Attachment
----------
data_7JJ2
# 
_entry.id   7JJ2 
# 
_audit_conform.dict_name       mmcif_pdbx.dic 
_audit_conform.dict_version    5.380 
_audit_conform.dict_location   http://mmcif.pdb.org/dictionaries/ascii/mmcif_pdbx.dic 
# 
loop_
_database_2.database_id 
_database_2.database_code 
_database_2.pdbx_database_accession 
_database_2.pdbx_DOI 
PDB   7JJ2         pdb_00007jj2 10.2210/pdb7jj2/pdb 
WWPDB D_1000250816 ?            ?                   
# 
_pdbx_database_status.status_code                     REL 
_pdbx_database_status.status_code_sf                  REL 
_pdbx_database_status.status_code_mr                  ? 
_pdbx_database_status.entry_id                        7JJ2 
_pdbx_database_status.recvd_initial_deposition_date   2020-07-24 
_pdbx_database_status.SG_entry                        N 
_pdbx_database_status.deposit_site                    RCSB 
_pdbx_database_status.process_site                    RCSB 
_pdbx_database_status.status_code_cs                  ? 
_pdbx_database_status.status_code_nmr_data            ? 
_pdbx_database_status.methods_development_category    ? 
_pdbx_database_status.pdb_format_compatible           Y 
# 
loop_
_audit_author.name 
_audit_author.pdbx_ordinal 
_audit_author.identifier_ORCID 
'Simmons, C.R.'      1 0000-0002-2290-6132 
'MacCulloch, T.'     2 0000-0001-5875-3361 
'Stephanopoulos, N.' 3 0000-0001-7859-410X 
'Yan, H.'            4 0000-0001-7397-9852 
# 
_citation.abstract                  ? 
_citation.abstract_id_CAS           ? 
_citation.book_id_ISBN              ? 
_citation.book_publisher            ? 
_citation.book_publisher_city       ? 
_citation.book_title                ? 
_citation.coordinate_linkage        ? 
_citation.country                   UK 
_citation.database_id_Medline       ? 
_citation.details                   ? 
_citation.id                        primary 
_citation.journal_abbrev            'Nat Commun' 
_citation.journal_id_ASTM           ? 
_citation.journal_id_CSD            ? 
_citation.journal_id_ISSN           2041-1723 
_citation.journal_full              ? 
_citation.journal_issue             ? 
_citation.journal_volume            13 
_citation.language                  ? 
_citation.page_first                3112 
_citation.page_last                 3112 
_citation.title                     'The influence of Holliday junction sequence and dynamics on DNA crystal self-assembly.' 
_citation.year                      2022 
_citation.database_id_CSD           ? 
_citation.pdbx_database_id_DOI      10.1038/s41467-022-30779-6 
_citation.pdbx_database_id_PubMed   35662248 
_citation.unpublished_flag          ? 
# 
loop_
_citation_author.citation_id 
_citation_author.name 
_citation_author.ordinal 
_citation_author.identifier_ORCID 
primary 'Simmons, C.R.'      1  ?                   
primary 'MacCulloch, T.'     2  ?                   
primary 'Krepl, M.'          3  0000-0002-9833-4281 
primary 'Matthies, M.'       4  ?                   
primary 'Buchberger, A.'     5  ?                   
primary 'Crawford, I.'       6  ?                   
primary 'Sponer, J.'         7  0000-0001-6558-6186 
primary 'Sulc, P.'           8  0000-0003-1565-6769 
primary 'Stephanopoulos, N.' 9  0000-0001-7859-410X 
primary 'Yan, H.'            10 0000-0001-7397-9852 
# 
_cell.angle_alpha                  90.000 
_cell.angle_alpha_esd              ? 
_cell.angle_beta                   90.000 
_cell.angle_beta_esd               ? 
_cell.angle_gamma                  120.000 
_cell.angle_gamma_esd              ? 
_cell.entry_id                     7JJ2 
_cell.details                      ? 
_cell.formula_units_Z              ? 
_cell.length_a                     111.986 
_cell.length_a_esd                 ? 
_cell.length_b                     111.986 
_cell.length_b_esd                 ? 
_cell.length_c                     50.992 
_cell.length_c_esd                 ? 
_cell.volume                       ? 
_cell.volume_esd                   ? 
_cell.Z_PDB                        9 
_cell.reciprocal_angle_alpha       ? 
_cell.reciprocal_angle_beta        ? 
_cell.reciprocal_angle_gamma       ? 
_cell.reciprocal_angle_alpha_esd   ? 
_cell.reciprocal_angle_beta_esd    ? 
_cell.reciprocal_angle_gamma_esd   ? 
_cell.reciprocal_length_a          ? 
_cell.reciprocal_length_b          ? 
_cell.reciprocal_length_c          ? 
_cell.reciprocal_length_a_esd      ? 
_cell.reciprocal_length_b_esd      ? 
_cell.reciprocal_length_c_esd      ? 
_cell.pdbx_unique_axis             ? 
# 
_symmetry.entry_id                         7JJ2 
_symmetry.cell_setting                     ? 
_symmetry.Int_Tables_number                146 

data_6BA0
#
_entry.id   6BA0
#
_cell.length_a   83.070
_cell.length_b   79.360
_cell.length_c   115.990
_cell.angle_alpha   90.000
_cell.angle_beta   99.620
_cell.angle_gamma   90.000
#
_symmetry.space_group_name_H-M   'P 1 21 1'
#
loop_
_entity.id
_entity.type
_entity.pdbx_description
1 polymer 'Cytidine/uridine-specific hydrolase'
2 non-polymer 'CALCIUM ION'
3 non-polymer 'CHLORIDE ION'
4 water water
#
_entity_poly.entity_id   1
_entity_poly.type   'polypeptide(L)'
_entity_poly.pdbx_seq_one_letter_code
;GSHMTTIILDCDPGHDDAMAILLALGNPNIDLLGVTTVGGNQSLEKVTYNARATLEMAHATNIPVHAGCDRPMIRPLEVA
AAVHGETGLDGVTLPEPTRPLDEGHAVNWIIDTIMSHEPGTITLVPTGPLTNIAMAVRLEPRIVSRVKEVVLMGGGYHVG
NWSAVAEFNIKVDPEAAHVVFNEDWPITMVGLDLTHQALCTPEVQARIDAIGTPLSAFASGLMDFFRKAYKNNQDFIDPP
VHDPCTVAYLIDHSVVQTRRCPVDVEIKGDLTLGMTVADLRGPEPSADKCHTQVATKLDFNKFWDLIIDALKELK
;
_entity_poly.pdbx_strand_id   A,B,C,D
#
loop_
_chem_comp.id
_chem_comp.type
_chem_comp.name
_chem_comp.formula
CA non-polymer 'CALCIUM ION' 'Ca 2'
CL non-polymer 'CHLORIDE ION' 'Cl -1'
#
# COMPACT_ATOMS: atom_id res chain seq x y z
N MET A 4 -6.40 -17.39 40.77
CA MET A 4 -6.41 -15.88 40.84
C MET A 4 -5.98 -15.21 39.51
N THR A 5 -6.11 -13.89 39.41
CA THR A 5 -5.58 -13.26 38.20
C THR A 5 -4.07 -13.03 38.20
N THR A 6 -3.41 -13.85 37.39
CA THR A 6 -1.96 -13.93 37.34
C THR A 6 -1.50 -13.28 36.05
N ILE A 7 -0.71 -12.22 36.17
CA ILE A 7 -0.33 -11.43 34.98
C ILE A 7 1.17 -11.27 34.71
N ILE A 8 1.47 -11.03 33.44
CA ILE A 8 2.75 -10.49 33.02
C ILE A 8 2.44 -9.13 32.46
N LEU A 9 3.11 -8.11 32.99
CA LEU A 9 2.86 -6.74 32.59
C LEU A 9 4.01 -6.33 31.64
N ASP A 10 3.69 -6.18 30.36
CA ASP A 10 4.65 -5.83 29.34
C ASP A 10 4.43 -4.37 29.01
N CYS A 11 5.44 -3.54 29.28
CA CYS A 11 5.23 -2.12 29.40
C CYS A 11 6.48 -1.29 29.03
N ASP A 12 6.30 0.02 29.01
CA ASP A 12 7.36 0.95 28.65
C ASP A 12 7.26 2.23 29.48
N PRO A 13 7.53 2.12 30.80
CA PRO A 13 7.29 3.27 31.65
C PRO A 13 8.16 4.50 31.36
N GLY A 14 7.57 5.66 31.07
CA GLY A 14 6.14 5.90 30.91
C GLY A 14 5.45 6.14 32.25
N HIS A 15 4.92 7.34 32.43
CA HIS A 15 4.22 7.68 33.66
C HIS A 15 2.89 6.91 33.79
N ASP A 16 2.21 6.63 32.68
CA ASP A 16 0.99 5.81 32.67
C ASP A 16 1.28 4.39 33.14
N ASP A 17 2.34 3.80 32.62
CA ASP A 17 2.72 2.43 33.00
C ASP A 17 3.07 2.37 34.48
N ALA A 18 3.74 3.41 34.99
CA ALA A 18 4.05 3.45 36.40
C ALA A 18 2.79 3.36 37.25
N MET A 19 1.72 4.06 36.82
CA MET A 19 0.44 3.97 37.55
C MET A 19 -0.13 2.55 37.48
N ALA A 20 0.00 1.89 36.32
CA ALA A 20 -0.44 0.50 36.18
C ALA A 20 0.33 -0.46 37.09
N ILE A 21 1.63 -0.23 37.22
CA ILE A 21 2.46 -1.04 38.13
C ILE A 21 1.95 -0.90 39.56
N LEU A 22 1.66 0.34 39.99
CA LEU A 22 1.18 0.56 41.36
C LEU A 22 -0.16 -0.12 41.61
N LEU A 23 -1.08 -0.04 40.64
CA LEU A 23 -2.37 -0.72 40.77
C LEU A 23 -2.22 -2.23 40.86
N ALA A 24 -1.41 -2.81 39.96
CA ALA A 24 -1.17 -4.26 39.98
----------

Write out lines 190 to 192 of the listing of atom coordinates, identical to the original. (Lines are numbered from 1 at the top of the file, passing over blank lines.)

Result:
CA GLY A 14 6.14 5.90 30.91
C GLY A 14 5.45 6.14 32.25
N HIS A 15 4.92 7.34 32.43